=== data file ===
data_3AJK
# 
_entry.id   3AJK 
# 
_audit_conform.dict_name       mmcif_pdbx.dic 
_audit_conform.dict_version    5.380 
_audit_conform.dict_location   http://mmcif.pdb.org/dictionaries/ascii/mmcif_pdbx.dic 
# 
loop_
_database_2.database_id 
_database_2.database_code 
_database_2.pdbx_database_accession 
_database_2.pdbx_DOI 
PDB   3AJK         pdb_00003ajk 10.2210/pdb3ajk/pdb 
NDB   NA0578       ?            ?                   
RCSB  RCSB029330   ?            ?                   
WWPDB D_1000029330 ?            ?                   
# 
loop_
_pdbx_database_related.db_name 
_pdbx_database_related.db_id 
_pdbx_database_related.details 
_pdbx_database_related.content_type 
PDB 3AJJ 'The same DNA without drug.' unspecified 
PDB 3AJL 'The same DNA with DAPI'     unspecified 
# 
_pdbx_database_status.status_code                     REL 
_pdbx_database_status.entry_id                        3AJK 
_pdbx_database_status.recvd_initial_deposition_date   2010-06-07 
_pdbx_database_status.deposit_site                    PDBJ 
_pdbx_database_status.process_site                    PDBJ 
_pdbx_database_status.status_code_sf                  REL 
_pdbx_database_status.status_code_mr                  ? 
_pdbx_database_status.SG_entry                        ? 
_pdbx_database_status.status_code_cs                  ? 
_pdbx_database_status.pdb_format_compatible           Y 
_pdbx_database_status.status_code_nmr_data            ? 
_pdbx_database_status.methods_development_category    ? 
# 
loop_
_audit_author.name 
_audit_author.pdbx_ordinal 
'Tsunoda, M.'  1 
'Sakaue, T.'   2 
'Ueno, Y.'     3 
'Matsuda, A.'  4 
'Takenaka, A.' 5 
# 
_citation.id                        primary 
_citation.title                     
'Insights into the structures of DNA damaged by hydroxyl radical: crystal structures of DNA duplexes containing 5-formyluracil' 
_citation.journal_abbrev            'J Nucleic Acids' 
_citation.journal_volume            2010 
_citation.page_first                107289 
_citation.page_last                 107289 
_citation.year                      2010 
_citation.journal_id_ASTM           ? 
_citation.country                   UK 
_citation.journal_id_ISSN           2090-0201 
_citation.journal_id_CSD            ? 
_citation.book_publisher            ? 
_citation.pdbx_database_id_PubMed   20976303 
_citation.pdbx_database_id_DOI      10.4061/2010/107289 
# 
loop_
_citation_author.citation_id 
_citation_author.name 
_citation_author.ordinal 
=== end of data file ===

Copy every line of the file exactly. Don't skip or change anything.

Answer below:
data_3AJK
# 
_entry.id   3AJK 
# 
_audit_conform.dict_name       mmcif_pdbx.dic 
_audit_conform.dict_version    5.380 
_audit_conform.dict_location   http://mmcif.pdb.org/dictionaries/ascii/mmcif_pdbx.dic 
# 
loop_
_database_2.database_id 
_database_2.database_code 
_database_2.pdbx_database_accession 
_database_2.pdbx_DOI 
PDB   3AJK         pdb_00003ajk 10.2210/pdb3ajk/pdb 
NDB   NA0578       ?            ?                   
RCSB  RCSB029330   ?            ?                   
WWPDB D_1000029330 ?            ?                   
# 
loop_
_pdbx_database_related.db_name 
_pdbx_database_related.db_id 
_pdbx_database_related.details 
_pdbx_database_related.content_type 
PDB 3AJJ 'The same DNA without drug.' unspecified 
PDB 3AJL 'The same DNA with DAPI'     unspecified 
# 
_pdbx_database_status.status_code                     REL 
_pdbx_database_status.entry_id                        3AJK 
_pdbx_database_status.recvd_initial_deposition_date   2010-06-07 
_pdbx_database_status.deposit_site                    PDBJ 
_pdbx_database_status.process_site                    PDBJ 
_pdbx_database_status.status_code_sf                  REL 
_pdbx_database_status.status_code_mr                  ? 
_pdbx_database_status.SG_entry                        ? 
_pdbx_database_status.status_code_cs                  ? 
_pdbx_database_status.pdb_format_compatible           Y 
_pdbx_database_status.status_code_nmr_data            ? 
_pdbx_database_status.methods_development_category    ? 
# 
loop_
_audit_author.name 
_audit_author.pdbx_ordinal 
'Tsunoda, M.'  1 
'Sakaue, T.'   2 
'Ueno, Y.'     3 
'Matsuda, A.'  4 
'Takenaka, A.' 5 
# 
_citation.id                        primary 
_citation.title                     
'Insights into the structures of DNA damaged by hydroxyl radical: crystal structures of DNA duplexes containing 5-formyluracil' 
_citation.journal_abbrev            'J Nucleic Acids' 
_citation.journal_volume            2010 
_citation.page_first                107289 
_citation.page_last                 107289 
_citation.year                      2010 
_citation.journal_id_ASTM           ? 
_citation.country                   UK 
_citation.journal_id_ISSN           2090-0201 
_citation.journal_id_CSD            ? 
_citation.book_publisher            ? 
_citation.pdbx_database_id_PubMed   20976303 
_citation.pdbx_database_id_DOI      10.4061/2010/107289 
# 
loop_
_citation_author.citation_id 
_citation_author.name 
_citation_author.ordinal 